One of the most well-known names in bicycling is Schwinn and the fact that the Schwinn company was founded and the bikes manufactured in Chicago makes it extra special to us. According to Mike Santomauro, Working Bikes volunteer and board member, and Trevor Clarke, Executive Director, speakers at the March 11 Chicago Cycling Club meeting, an initiative focusing on Schwinns has resulted in the refurbishment of over 350 donated Schwinn bikes that have been accumulating in their basement. These bikes are now available to return to the streets of Chicago.
When Ignaz Schwinn, a machinist who worked in the burgeoning bicycle industry in Germany, emigrated to America in 1891 he chose Chicago because it was known as a manufacturing hub. After a few stints working at existing bicycle manufacturers, Schwinn met Adolph Arnold, an investor and meatpacking executive, and together they incorporated the Arnold, Schwinn & Company in 1895. They rented a building on the northwest corner of Lake and Peoria Streets and started manufacturing bicycles under the “World” bicycle name.
There were booms in the bicycle industry (by 1982 one in seven city residents owned a bike) and busts (a glut in manufacturing and the introduction of the automobile) and a detour into motocycles along the way, but Schwinn enjoyed postwar prosperity. The Chicago-based family company manufactured one of every four bikes sold in America by the 1950s. Schwinns were known for their style, durability, and quality. Popular models were the Black Phantom, Varsity, New World, Paramount, Corvette, Sting-Ray, and Continental. Manufacturing eventually shifted to other locations in the South and overseas, and the last Schwinn rolled out of the Chicago plant in 1982. The company filed for bankruptcy in 1993.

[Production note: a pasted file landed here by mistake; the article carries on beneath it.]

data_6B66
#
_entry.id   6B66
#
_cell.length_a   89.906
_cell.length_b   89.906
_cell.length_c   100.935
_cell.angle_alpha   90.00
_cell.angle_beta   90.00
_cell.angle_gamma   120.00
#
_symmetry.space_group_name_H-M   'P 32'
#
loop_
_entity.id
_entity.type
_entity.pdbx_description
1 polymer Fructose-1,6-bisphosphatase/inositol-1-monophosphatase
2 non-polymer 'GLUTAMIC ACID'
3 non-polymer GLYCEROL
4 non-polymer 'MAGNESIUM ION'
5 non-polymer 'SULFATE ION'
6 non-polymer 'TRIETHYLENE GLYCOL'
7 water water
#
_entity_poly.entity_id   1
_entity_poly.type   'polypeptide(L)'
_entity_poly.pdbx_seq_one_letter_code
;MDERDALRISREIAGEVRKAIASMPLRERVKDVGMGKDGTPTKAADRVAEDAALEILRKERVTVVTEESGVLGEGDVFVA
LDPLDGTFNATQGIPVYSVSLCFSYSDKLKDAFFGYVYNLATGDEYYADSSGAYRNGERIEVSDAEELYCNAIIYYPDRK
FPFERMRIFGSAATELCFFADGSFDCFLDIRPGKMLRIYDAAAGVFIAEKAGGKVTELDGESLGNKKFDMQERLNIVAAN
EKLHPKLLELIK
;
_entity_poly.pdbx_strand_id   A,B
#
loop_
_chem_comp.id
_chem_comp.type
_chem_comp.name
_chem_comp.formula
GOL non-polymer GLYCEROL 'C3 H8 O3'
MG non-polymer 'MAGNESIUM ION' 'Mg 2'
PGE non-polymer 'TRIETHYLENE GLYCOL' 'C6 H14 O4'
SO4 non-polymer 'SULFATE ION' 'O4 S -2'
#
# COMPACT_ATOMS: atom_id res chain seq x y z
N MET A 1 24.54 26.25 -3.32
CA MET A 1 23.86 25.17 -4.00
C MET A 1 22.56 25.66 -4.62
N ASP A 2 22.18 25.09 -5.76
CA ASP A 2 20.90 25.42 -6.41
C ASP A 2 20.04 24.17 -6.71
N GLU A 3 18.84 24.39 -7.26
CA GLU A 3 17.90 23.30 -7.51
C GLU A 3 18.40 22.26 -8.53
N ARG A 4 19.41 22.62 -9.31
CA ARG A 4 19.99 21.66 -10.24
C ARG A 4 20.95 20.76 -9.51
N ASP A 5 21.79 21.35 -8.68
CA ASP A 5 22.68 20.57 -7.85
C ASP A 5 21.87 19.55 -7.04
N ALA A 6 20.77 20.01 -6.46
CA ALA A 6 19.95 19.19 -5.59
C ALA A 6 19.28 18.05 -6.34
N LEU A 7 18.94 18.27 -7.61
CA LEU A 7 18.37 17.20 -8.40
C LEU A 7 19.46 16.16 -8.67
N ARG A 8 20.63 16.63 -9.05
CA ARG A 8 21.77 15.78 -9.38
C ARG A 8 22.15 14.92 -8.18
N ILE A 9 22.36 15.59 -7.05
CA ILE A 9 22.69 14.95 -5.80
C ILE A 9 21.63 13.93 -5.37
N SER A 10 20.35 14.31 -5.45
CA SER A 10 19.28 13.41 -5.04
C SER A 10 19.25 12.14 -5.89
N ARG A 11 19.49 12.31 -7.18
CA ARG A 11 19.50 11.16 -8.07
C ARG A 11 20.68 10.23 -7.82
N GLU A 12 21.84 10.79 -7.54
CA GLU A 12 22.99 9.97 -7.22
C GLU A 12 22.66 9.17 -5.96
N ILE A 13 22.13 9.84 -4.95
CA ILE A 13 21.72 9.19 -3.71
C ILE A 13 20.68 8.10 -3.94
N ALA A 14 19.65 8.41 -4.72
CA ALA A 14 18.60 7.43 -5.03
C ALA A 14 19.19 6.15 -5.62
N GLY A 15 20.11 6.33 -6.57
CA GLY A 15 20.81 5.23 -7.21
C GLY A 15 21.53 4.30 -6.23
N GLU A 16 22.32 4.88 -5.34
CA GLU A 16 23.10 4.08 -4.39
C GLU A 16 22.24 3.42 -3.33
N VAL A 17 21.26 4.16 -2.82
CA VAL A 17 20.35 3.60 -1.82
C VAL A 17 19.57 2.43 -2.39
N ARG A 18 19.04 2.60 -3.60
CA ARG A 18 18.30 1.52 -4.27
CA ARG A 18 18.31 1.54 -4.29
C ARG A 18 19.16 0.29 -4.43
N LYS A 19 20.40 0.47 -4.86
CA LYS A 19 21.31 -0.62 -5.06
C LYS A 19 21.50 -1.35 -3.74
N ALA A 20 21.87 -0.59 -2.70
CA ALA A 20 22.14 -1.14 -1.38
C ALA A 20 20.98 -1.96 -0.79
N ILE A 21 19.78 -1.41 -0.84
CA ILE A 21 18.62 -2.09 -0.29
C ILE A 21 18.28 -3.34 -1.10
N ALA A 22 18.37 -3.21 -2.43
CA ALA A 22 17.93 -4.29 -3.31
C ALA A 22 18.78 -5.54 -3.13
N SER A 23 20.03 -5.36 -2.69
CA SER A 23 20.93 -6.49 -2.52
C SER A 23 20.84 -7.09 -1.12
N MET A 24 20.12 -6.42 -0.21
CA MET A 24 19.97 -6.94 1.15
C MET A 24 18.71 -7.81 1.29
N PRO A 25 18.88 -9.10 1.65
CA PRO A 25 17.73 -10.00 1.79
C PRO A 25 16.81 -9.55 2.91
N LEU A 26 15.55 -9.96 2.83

The focus of the Working Bikes initiative are Chicago built Schwinns pre-1974. These can be identified by serial numbers under the head badge on the steering tube, always beginning with two letters, or in the case of the Paramont, on the left rear dropout. Some head badges have the name “Chicago” on them.
With the help of a grant from the Evanston Bicycle Club, Working Bikes hired a part time mechanic in August, 2019 to help volunteers refurbish the Schwinns. Non-functioning parts and rubber are replaced and finished bikes checked by a professional mechanic before they go back on the streets.
The Re-Schwinnification program is not the only initiative of Working Bikes. Since 1999 with the help of volunteers, staff, partners, and supporters they have enabled new life for 70,000 bicycles across the globe and tens of thousands in Chicago through their programs:
The next time you are out riding around Chicago, keep a look out for Schwinn bicycles, back on the streets again where they belong.
Sharon Kaminecki comments on adventures in bicycling and other stories